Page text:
My vote is for Digital8-based camcorders simply because I haven't seen anything else that's any better. I think any tape format is better than DVD's or harddrives, simply because of the durability aspect. Tape is more like photos for the average family use; you can throw them in a box for 20 years and still view them when your kids are grown.

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Mini DV & Mini DVD-R
by msamsudk / March 9, 2007 1:00 PM PST

I have used Mini DV for over the year and its help me of making own movie. If u are required a good quality movie picture i would suggest to go to Mini DVD-R. A picture quality is batter than Mini DV and u can play to DVD player after that.

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MiniDv the best choice
by rkbush / March 9, 2007 1:31 PM PST

I never had much use for a camcorder, but being an eBay addict, I found a nice Samsung for about $120. It's a great little machine, and I like the little-bitty tapes it uses. The DVD camcorders just don't seem a good choice--I would worry about it getting dropped and it's fragile laser getting damaged. I usually buy technology 1-step behind the latest and for tiny prices.The MiniDV has great picture quality and is easy to download on my computer. Price is the best guide...most camcorders are very good now, it's pretty hard to find bad ones.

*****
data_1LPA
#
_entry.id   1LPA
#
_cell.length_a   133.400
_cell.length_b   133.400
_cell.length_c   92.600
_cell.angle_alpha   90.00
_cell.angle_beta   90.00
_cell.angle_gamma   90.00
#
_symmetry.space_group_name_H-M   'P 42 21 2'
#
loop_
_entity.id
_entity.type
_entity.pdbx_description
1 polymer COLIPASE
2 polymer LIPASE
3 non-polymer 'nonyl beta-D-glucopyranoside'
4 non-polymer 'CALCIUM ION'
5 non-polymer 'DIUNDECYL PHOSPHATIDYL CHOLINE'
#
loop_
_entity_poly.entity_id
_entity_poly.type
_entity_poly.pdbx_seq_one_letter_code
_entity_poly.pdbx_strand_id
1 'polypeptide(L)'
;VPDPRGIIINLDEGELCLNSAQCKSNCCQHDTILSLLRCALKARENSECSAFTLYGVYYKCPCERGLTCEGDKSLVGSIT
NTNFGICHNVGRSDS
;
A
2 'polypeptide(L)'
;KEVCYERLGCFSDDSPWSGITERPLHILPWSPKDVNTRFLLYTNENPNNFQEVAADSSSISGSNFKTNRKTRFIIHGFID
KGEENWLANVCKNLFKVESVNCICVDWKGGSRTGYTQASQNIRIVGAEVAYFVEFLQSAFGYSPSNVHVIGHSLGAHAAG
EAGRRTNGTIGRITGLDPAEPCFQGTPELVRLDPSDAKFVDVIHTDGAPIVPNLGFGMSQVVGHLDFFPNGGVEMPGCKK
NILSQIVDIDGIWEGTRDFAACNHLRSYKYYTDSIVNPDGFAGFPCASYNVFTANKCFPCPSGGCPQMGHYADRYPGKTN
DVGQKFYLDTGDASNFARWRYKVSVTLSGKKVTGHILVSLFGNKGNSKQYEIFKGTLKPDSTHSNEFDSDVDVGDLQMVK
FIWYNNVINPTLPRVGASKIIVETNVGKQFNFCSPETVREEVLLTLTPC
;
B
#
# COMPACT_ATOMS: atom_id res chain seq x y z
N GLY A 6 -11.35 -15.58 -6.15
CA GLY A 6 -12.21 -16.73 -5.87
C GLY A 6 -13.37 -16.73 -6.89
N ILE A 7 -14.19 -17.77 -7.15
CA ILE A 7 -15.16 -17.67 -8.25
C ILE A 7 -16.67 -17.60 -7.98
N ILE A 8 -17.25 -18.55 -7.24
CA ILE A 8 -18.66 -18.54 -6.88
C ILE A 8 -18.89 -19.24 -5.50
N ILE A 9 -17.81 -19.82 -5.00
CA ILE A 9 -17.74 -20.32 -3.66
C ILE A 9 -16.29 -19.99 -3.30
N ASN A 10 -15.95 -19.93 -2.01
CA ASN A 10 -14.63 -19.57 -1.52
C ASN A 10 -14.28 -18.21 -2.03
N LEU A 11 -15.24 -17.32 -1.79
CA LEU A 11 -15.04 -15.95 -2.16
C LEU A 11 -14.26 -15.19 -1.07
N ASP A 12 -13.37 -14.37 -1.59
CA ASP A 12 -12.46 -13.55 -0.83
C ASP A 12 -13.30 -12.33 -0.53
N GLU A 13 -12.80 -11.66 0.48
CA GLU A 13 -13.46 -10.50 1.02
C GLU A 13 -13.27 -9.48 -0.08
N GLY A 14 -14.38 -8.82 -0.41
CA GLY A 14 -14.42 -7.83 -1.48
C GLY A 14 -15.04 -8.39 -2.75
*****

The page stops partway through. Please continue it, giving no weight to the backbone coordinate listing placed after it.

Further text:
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Camcorder video format preference
by mva62sgn / March 10, 2007 12:10 AM PST

Mini DV is best for most folks. The picture quality is superior and it is relatively simple to capture and edit on the PC. Until HD formats and camera hardware are perfected and final formats are selected by the marketplace, I will happily stick with Mini DV. Just like VHS now, the tapes will be available long after this format is replaced.

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by tom.maggio / March 10, 2007 12:23 AM PST